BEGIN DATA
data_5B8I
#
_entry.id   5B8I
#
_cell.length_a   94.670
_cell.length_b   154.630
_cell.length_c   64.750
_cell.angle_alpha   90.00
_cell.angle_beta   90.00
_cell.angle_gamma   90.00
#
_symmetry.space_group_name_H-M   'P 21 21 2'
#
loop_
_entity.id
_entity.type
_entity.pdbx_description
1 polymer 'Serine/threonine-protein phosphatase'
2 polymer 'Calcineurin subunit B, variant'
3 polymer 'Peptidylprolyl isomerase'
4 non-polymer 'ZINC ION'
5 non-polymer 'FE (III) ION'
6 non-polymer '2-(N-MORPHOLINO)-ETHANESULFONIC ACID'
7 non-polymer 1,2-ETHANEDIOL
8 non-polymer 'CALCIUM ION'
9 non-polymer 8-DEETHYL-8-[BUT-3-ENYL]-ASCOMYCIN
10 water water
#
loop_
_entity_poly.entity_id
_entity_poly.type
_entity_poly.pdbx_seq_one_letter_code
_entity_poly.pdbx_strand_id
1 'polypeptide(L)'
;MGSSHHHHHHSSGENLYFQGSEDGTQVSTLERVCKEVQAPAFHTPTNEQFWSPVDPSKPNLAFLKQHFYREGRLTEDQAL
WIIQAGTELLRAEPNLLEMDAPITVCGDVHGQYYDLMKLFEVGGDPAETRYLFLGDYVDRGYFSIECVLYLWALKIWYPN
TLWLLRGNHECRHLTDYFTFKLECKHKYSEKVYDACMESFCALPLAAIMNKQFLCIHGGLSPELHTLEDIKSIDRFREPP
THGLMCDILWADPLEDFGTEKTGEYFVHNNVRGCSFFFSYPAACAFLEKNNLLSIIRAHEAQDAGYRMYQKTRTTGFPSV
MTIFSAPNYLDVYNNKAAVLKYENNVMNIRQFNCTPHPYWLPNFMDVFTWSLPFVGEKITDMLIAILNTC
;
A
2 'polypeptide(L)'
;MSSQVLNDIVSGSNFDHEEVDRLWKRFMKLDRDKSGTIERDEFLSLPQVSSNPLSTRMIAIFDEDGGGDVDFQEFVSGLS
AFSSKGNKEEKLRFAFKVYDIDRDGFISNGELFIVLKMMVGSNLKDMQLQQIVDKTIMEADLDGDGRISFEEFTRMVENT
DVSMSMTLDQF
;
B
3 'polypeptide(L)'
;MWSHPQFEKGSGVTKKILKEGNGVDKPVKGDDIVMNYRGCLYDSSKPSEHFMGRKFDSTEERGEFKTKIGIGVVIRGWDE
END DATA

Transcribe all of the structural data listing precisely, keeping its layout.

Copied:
data_5B8I
#
_entry.id   5B8I
#
_cell.length_a   94.670
_cell.length_b   154.630
_cell.length_c   64.750
_cell.angle_alpha   90.00
_cell.angle_beta   90.00
_cell.angle_gamma   90.00
#
_symmetry.space_group_name_H-M   'P 21 21 2'
#
loop_
_entity.id
_entity.type
_entity.pdbx_description
1 polymer 'Serine/threonine-protein phosphatase'
2 polymer 'Calcineurin subunit B, variant'
3 polymer 'Peptidylprolyl isomerase'
4 non-polymer 'ZINC ION'
5 non-polymer 'FE (III) ION'
6 non-polymer '2-(N-MORPHOLINO)-ETHANESULFONIC ACID'
7 non-polymer 1,2-ETHANEDIOL
8 non-polymer 'CALCIUM ION'
9 non-polymer 8-DEETHYL-8-[BUT-3-ENYL]-ASCOMYCIN
10 water water
#
loop_
_entity_poly.entity_id
_entity_poly.type
_entity_poly.pdbx_seq_one_letter_code
_entity_poly.pdbx_strand_id
1 'polypeptide(L)'
;MGSSHHHHHHSSGENLYFQGSEDGTQVSTLERVCKEVQAPAFHTPTNEQFWSPVDPSKPNLAFLKQHFYREGRLTEDQAL
WIIQAGTELLRAEPNLLEMDAPITVCGDVHGQYYDLMKLFEVGGDPAETRYLFLGDYVDRGYFSIECVLYLWALKIWYPN
TLWLLRGNHECRHLTDYFTFKLECKHKYSEKVYDACMESFCALPLAAIMNKQFLCIHGGLSPELHTLEDIKSIDRFREPP
THGLMCDILWADPLEDFGTEKTGEYFVHNNVRGCSFFFSYPAACAFLEKNNLLSIIRAHEAQDAGYRMYQKTRTTGFPSV
MTIFSAPNYLDVYNNKAAVLKYENNVMNIRQFNCTPHPYWLPNFMDVFTWSLPFVGEKITDMLIAILNTC
;
A
2 'polypeptide(L)'
;MSSQVLNDIVSGSNFDHEEVDRLWKRFMKLDRDKSGTIERDEFLSLPQVSSNPLSTRMIAIFDEDGGGDVDFQEFVSGLS
AFSSKGNKEEKLRFAFKVYDIDRDGFISNGELFIVLKMMVGSNLKDMQLQQIVDKTIMEADLDGDGRISFEEFTRMVENT
DVSMSMTLDQF
;
B
3 'polypeptide(L)'
;MWSHPQFEKGSGVTKKILKEGNGVDKPVKGDDIVMNYRGCLYDSSKPSEHFMGRKFDSTEERGEFKTKIGIGVVIRGWDE